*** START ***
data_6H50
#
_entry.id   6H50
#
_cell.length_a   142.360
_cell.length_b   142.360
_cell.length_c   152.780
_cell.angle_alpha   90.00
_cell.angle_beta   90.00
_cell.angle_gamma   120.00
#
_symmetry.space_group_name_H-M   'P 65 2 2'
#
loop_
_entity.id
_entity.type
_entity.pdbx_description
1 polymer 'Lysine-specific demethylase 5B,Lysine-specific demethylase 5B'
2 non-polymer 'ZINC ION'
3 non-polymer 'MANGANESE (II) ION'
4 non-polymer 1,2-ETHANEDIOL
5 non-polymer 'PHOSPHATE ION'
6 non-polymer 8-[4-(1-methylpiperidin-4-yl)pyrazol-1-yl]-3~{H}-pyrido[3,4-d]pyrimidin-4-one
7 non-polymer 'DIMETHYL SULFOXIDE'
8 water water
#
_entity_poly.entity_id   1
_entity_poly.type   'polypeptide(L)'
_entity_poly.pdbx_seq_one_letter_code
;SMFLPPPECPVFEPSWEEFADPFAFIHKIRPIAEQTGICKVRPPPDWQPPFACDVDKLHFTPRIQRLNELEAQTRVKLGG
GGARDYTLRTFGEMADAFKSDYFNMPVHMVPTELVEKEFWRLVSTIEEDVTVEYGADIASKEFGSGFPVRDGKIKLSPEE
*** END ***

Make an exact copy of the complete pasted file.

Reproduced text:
data_6H50
#
_entry.id   6H50
#
_cell.length_a   142.360
_cell.length_b   142.360
_cell.length_c   152.780
_cell.angle_alpha   90.00
_cell.angle_beta   90.00
_cell.angle_gamma   120.00
#
_symmetry.space_group_name_H-M   'P 65 2 2'
#
loop_
_entity.id
_entity.type
_entity.pdbx_description
1 polymer 'Lysine-specific demethylase 5B,Lysine-specific demethylase 5B'
2 non-polymer 'ZINC ION'
3 non-polymer 'MANGANESE (II) ION'
4 non-polymer 1,2-ETHANEDIOL
5 non-polymer 'PHOSPHATE ION'
6 non-polymer 8-[4-(1-methylpiperidin-4-yl)pyrazol-1-yl]-3~{H}-pyrido[3,4-d]pyrimidin-4-one
7 non-polymer 'DIMETHYL SULFOXIDE'
8 water water
#
_entity_poly.entity_id   1
_entity_poly.type   'polypeptide(L)'
_entity_poly.pdbx_seq_one_letter_code
;SMFLPPPECPVFEPSWEEFADPFAFIHKIRPIAEQTGICKVRPPPDWQPPFACDVDKLHFTPRIQRLNELEAQTRVKLGG
GGARDYTLRTFGEMADAFKSDYFNMPVHMVPTELVEKEFWRLVSTIEEDVTVEYGADIASKEFGSGFPVRDGKIKLSPEE